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Vet Microbiol. 1997 Jun 30;57(1):69-81.

Porcine reproductive and respiratory syndrome virus: routes of excretion.

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Department of Veterinary and Biomedical Sciences, University of Nebraska-Lincoln 68583, USA.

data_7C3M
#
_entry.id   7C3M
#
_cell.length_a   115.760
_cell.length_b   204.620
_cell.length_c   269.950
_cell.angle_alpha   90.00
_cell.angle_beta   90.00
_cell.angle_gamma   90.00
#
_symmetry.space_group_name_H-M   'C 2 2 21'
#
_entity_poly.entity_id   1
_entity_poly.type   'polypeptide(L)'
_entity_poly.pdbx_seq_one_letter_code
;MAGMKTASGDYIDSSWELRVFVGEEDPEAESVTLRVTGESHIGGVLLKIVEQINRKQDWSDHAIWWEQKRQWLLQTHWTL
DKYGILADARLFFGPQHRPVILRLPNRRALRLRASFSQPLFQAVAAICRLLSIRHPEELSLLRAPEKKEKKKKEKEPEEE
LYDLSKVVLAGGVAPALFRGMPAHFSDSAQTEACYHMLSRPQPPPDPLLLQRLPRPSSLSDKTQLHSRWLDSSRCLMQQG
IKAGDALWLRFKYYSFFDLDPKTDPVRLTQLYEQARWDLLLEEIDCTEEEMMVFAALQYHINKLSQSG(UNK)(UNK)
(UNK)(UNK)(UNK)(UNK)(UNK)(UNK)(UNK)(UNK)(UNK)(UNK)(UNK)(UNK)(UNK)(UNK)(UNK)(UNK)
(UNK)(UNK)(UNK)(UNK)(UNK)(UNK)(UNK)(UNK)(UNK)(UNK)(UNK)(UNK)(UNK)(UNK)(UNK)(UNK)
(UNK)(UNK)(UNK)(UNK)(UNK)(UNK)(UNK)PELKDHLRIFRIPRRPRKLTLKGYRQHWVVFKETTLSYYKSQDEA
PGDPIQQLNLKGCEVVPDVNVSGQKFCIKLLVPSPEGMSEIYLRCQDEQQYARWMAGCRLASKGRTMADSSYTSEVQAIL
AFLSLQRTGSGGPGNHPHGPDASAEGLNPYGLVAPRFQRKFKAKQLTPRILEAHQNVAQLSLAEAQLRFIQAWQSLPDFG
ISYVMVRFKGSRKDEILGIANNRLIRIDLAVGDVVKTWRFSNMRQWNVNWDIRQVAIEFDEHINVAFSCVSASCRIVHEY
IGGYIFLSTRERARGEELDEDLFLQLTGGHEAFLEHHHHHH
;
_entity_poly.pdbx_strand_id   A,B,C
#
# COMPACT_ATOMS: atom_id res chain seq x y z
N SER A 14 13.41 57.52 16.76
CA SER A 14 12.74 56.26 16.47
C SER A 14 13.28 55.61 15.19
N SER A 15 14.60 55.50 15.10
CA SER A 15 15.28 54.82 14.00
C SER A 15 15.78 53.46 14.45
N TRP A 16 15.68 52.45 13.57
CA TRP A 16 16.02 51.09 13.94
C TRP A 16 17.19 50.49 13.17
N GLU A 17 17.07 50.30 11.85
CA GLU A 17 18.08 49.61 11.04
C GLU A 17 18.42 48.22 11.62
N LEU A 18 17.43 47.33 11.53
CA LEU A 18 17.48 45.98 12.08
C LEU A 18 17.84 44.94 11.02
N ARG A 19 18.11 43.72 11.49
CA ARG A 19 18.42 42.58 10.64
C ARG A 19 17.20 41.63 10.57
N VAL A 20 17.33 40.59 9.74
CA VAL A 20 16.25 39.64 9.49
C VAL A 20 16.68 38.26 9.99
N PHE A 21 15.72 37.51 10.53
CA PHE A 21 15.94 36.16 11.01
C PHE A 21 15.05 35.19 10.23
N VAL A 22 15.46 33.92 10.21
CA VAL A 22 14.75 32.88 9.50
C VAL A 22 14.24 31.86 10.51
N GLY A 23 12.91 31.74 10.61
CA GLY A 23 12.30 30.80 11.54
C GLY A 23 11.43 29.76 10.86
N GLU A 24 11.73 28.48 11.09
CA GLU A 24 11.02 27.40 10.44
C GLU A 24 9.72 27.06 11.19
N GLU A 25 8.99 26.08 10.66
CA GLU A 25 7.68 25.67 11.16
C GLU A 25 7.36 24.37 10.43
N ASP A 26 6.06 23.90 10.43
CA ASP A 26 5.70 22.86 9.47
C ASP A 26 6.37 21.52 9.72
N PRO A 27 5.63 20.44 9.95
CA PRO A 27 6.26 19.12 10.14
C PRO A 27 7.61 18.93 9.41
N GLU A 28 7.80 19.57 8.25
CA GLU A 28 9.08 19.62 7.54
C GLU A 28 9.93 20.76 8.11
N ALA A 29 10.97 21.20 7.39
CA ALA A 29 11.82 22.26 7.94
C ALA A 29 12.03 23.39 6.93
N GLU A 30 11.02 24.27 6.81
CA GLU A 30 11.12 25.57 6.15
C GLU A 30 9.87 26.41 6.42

This study was conducted to delineate potential sites of exit and duration of shedding of porcine reproductive and respiratory syndrome virus (PRRSV). Two experiments of 6 pigs each were conducted. Pigs were farrowed in isolation, weaned at 7 days of age, and housed in individual HEPA filtered isolation chambers. In each experiment, 3 pigs served as controls and 3 were inoculated intranasally with PRRSV (ATCC VR-2402) at 3 weeks of age. In a first experiment, on days 7, 14, 21, 28, 35, and 42 post-inoculation (p.i.), pigs were anesthetized and intubated. The following samples were collected: serum, saliva, conjunctival swabs, urine by cystocentesis, and feces. Upon recovery from anesthesia, the endotracheal tube was removed, rinsed, and the rinse retained. In the second experiment, the sampling schedule was expanded and serum, saliva, and oropharyngeal samples were collected from day 55 to day 124 p.i. at 14 day intervals. Virus was isolated in porcine alveolar macrophages up to day 14 from urine, day 21 from serum, day 35 from endotracheal tube rinse, day 42 from saliva, and day 84 from oropharyngeal samples. No virus was recovered from conjunctival swabs, fecal samples, or negative control samples. This is the first report of isolation of PRRSV from saliva. Virus-contaminated saliva, especially when considered in the context of social dominance behavior among pigs, may plan an important role in PRRSV transmission. These results support previous reports of persistent infection with PRRSV with prolonged recovery of virus from tonsils of swine.

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